• These are the sandbags that Rogue trademarked the "Strongman" name and therefore caused an uproar in the community.

Bottom Line

The Rogue Strongman Sandbags, like many other Rogue products, are some of the best that we've tested and reviewed. If you are looking for an individual sandbag or a set, the Rogue Strongman Sandbags will work for you.

A high-quality sandbag from Rogue Fitness, these Strongman-style are great for varied training. If you’ve ever walked into a CrossFit gym, chances are, you’ve seen one (or many piled up in a corner covered in chalk). 

These cylindrical, bulky sandbags are often used for throws and carries, but can also be used for power cleans, presses, and squats. This type of sandbag is extremely hard to work with, but that’s exactly the point. The lack of handles means you have no assistance to pick it up and zero help with grip—it all comes from those forearms, baby! 

Wish for a handle as hard as you want, but here’s some tough love: Just work on your core strength and stability, dang it. 

Using the Rogue Strongman Sandbags is similar to using an Atlas stone or slam balls. I’d say they’re a bit easier to use than Atlas stones and a bit harder to use than slam balls. But you can use them in a lot of the same ways. 

Rogue Strongman sandbag during a workout

As for construction, these sandbags are made of the same 1000D Cordura as Rogue’s other sandbags and most of the others on this list. They come in six sizes ranging from 100 pounds to 400 pounds in 50-pound increments. You can always fill them to less than capacity if you need less weight.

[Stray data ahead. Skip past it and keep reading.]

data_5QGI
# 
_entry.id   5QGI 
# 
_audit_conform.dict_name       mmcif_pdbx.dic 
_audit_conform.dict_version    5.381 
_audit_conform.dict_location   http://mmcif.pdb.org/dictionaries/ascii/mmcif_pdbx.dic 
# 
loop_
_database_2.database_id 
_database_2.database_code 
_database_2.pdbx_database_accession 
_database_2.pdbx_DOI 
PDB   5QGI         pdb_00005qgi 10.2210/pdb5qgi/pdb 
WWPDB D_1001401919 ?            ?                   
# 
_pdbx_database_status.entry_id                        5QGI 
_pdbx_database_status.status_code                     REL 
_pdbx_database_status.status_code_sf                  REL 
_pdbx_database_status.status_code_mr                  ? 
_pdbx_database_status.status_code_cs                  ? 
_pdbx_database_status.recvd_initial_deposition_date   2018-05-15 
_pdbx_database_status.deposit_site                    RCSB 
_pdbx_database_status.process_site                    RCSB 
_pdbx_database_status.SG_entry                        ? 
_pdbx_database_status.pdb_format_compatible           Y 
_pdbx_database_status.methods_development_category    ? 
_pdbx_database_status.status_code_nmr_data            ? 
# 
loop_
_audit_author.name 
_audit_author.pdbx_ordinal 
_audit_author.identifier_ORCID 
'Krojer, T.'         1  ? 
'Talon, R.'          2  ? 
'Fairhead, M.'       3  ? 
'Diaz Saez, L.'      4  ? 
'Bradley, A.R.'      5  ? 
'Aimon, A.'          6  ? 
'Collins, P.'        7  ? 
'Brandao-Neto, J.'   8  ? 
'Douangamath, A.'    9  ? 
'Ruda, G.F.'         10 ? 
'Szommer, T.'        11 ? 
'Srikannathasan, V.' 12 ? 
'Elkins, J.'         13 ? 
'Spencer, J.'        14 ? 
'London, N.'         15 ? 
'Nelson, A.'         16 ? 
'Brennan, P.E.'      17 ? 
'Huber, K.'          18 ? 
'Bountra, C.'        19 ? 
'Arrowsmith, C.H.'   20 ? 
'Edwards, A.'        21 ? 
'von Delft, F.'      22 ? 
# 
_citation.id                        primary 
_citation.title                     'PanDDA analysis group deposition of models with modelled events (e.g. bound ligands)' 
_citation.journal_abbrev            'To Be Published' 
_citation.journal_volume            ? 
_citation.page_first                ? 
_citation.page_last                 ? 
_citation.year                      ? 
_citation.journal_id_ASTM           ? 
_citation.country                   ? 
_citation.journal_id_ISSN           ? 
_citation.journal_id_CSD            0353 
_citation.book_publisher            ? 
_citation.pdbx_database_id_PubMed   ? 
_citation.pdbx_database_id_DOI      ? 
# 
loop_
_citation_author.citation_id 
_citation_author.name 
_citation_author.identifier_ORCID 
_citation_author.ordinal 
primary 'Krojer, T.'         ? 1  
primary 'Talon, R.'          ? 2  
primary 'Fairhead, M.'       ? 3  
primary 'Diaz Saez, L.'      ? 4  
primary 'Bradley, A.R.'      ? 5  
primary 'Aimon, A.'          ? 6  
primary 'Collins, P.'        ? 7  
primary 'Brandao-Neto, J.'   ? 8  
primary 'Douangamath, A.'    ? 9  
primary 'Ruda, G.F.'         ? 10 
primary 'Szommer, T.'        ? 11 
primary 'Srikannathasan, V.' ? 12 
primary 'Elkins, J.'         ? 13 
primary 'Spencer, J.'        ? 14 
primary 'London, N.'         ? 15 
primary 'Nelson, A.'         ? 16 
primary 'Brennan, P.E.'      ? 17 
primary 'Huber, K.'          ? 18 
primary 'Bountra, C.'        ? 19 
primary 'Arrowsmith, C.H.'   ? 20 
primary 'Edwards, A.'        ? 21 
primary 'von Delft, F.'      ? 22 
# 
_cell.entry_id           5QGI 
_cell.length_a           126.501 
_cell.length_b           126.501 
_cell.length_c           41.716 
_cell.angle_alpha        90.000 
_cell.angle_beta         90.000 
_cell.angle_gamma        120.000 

Each Strongman Sandbag has a built-in filler back accessed through an additional zipper and hook-and-loop closure. Don’t use the nylon flap as a handle! It’s not covered under the 9-month warranty if stitching gets ruined this way. 

Read our full Rogue Strongman Sandbag review.  

Most Durable Workout Sandbag: GORUCK Sandbag

Good for: People who want to slam, drag, and throw their sandbag without worry.

Most Durable Sandbag

GORUCK Sandbags

Product Highlights

  • Durable
  • Lifetime guarantee
  • Benefits veterans
  • Many handles

Pros & Cons


  • Lifetime guarantee on all GORUCK products
  • Extremely durable and well-made
  • Lots of handle options
  • 1% giveback to support veterans, military, and first responders


  • Filler bags can be hard to fit in the larger sandbags
  • Have to double up on filler bags for the 80- and 120-pound sandbags
  • Not all sandbags have different color options

Bottom Line

A workout sandbag that can withstand just about any exercise.

For an ultra-heavy duty workout sandbag, you have to go with our top pick, the GORUCK Sandbag. These things are like cockroaches—they just never die. But unlike with cockroaches (shudder), that’s a good thing for sandbags.